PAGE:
Faggot in its current pejorative sense seems to have originated in early 20th Century America. This would have been the same time period that saw feygele in American Yiddish in the pejorative sense.

There is no point trying to prove that Yiddish slang has contributed to American slang; it has beyond question. And no point trying to prove that feygele was the sole origin of the politically incorrect faggot. There are endless possibilities here. Among them is that faggot was the closest sounding English word to feygele some Americans could come up with.

Tracing faggot to the German vogel rather than the Latin fasces would have seemed a stretch to me some years ago. But, I think the origin of this term has not been sufficiently examined. Some uses of (fasces) faggot make sense, such as cigarette, as they were once sold in bundles. But that faggot in the sense of a male homosexual, does not.

I am prepared to keep my mind open here.

  • That is a really interesting take the two words feygele and faggot certainly reinforce each other. – King-Ink Mar 12 '18 at 21:37
  • The possibly influence of Yiddish 'feygeles' with 'faggot' is noted in the etymonline entry. – Mitch Mar 12 '18 at 21:51
  • @Mitch 11 .. yes it is, but only a passing reference. What had me going was the general acceptance that faggot, the pejorative, must come from fasces. I'm not completely convinced. Yiddish had been creeping into American English for a century or so (mostly ending by 1960), not the least because American Yiddish speakers sometimes forgot which language they were speaking. There was a lot of interplay between American English and Yiddish. – J. Taylor Mar 12 '18 at 22:16
  • (Only a century? Then it's not Yiddish. faggot has "probably" been a derogatory term for ~400y.) > n.2 "male homosexual," 1914, American English slang (shortened form fag is from 1921), probably from earlier contemptuous term for "woman" (1590s), especially an old and unpleasant one, in reference to faggot. – dictionary.com – Mazura Mar 13 '18 at 1:23
  • @Mazura... the century would have been about 1860-1960. The use of faggot for woman is noted, but its general use is not well established. Many other uses of the word are well established prior to the first quarter of the 20th Century. After that, the term turns sharply to a pejorative for male homosexual in American English.. As I wrote in the answer, my mind is open here, and the question of origin is not really established. – J. Taylor Mar 13 '18 at 11:45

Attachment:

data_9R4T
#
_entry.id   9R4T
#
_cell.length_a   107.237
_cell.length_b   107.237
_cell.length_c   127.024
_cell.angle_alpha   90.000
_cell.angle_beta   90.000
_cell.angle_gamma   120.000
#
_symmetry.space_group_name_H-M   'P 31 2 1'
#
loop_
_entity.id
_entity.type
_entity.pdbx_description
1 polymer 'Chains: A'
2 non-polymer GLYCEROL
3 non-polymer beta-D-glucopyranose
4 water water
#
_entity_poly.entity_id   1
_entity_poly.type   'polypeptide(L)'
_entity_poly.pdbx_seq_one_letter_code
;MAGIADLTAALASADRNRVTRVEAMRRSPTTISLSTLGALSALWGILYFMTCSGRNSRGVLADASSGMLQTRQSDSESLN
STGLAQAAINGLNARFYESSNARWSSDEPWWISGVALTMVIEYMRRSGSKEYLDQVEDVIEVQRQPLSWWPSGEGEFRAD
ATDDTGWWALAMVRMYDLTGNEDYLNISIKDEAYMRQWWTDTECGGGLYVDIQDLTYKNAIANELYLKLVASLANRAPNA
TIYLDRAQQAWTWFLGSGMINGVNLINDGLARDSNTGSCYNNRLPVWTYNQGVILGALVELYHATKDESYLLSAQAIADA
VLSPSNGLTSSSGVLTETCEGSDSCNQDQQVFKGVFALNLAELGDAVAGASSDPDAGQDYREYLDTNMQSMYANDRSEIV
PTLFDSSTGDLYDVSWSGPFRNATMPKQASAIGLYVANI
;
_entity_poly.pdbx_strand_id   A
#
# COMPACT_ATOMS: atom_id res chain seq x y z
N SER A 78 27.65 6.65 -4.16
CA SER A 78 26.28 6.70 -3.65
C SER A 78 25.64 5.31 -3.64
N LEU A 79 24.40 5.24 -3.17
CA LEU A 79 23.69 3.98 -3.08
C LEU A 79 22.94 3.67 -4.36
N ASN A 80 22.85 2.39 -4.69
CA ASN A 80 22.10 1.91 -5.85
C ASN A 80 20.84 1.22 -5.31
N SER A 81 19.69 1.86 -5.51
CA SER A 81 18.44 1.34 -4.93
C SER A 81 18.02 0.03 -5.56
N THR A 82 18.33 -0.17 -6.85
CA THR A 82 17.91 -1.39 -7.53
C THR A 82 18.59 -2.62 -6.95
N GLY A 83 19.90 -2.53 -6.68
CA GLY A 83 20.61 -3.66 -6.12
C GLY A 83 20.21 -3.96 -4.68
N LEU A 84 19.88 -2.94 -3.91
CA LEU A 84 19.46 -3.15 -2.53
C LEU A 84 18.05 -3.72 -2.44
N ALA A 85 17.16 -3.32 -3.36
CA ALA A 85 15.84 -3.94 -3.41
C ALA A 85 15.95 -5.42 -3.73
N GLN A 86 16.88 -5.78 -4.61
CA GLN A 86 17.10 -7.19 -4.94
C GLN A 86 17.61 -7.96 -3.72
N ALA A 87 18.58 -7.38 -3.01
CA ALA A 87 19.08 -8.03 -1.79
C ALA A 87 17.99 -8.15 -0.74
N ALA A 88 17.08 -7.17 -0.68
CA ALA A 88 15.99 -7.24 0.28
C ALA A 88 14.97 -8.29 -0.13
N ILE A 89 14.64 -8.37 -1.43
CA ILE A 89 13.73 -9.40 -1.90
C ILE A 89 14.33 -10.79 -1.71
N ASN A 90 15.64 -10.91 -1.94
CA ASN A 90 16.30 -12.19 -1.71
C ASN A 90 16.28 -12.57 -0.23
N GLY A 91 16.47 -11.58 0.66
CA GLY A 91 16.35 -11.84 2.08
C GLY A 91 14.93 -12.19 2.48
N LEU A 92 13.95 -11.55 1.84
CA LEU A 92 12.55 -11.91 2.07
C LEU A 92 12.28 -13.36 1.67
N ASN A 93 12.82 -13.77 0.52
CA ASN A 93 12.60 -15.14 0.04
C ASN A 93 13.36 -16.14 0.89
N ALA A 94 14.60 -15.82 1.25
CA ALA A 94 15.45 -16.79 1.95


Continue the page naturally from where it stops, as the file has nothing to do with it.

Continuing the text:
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First, let's look at the basic etymology of the two words.

Faggot etymology:

Middle English (in the sense ‘bundle of sticks for fuel’): from Old French fagot, from Italian fagotto, based on Greek phakelos ‘bundle’.
Oxford Dictionaries

It's important to note that "phakelos" is "φάκελος".

Fascism etymology:

1920s: from Italian fascismo, from fascio ‘bundle, political group’, from Latin fascis (see fasces).
Oxford Dictionaries

According to the Etymological Dictionary of Latin and the other Italic Languages, fascis is not related to phakelos/φάκελος:

facis 'bundle, faggot; (symbol of) power' [m i] (Pl.+)
IE cognates: Olr. basc 'necklace', W. beich 'burden', Bret. bec'h 'load' < PCl. *b(h)askio-.

An Italo-Celtic correspondence *bhaski(o)- 'bundle' for which no PIE etymology is available. Greek words such as φάκελος 'bundle' and βάσκιοι 'bundles of osiers' (Hsch.) are probably unrelated, since they show irregular alternations within Greek, and do not have exactly the same preform *bhaski-(o-).

  • Excellent online Latin etymology dictionary! – Mitch Mar 12 '18 at 21:07